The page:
The Politics of Taxation in Canada

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Broadview Press, 2002 - Political Science - 403 pages
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Finalist for the 2002 Donner Prize

The balancing of government budgets after years of chronic deficits has reopened public debates over tax levels, the size of government and proposals for tax reform. The Politics of Taxation in Canada explains the factors that have shaped the evolution of Canada's tax system since the 1960s and the issues that are likely to challenge governments in coming years. It outlines the nature and objectives of Canada's tax system, the organizational and institutional structures that define and control it, and the political processes that enable politicians to manage policy changes—subject to competing pressures from voters and organized interest groups.

Political scientist Geoffrey Hale describes the major elements of Canada's tax system as parts of an "economic constitution" that affects the daily lives of Canadians as much as the political constitution that defines the powers and limits of governments and the rights of citizens. The principles of Canada's tax system reflect a loose and evolving political consensus on social and economic priorities. Hale suggests that to be politically and economically workable, proposals for major tax changes "must begin with the tax system as it is, not as we might wish it to be in the best of all possible worlds."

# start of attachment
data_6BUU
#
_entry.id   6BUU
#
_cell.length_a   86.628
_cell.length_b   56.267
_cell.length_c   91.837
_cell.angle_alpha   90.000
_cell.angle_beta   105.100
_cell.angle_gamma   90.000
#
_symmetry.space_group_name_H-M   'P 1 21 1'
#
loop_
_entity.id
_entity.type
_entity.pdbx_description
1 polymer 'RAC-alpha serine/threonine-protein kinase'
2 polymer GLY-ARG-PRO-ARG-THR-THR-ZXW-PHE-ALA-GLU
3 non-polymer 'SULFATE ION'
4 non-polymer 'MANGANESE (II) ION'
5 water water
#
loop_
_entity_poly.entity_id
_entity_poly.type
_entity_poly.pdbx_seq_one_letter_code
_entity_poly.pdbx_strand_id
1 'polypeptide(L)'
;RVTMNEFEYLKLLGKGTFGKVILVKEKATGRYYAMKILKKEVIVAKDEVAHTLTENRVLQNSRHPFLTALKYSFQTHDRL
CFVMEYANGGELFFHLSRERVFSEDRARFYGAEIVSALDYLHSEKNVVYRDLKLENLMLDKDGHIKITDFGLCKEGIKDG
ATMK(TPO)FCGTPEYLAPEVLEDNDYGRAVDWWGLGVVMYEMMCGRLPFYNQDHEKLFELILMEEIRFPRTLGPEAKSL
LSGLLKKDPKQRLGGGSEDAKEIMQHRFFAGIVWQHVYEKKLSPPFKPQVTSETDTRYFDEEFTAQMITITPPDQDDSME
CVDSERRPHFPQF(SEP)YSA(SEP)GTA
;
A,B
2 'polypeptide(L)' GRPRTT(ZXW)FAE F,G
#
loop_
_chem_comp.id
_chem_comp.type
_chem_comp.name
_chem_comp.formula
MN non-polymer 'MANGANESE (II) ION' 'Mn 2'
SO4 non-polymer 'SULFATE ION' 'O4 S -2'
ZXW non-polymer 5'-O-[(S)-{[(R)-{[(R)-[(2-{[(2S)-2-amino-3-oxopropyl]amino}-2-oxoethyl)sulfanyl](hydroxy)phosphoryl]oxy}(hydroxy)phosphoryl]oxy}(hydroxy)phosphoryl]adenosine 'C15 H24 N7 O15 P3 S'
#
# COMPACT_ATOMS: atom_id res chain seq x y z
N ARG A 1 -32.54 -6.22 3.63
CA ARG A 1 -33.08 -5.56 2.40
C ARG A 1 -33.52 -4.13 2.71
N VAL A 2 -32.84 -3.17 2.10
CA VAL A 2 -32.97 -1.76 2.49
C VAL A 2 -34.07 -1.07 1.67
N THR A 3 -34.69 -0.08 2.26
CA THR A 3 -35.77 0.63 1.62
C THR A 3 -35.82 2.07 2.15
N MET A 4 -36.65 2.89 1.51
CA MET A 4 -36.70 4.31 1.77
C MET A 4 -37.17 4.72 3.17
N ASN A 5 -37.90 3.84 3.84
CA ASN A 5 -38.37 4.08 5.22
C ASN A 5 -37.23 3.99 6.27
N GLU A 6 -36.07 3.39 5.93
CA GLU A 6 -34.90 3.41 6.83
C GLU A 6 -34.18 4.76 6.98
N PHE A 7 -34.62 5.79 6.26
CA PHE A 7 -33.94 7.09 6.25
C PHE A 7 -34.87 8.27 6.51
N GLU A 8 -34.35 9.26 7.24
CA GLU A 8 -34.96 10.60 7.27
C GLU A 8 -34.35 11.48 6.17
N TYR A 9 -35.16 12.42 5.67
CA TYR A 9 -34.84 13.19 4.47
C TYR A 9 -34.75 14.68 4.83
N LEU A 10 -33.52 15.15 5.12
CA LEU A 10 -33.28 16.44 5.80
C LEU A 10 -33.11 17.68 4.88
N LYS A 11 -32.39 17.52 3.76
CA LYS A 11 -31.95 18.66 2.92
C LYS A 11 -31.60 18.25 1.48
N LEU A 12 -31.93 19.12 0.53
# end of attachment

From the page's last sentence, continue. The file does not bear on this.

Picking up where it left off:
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About the author (2002)

Geoffrey Hale is Assistant Professor of Political Science at the University of Lethbridge. As an academic but also as a civil servant and business association representative, he has spent much of the past twenty years dealing with tax and budgetary systems and their impact on various aspects of Canada's economy and society.

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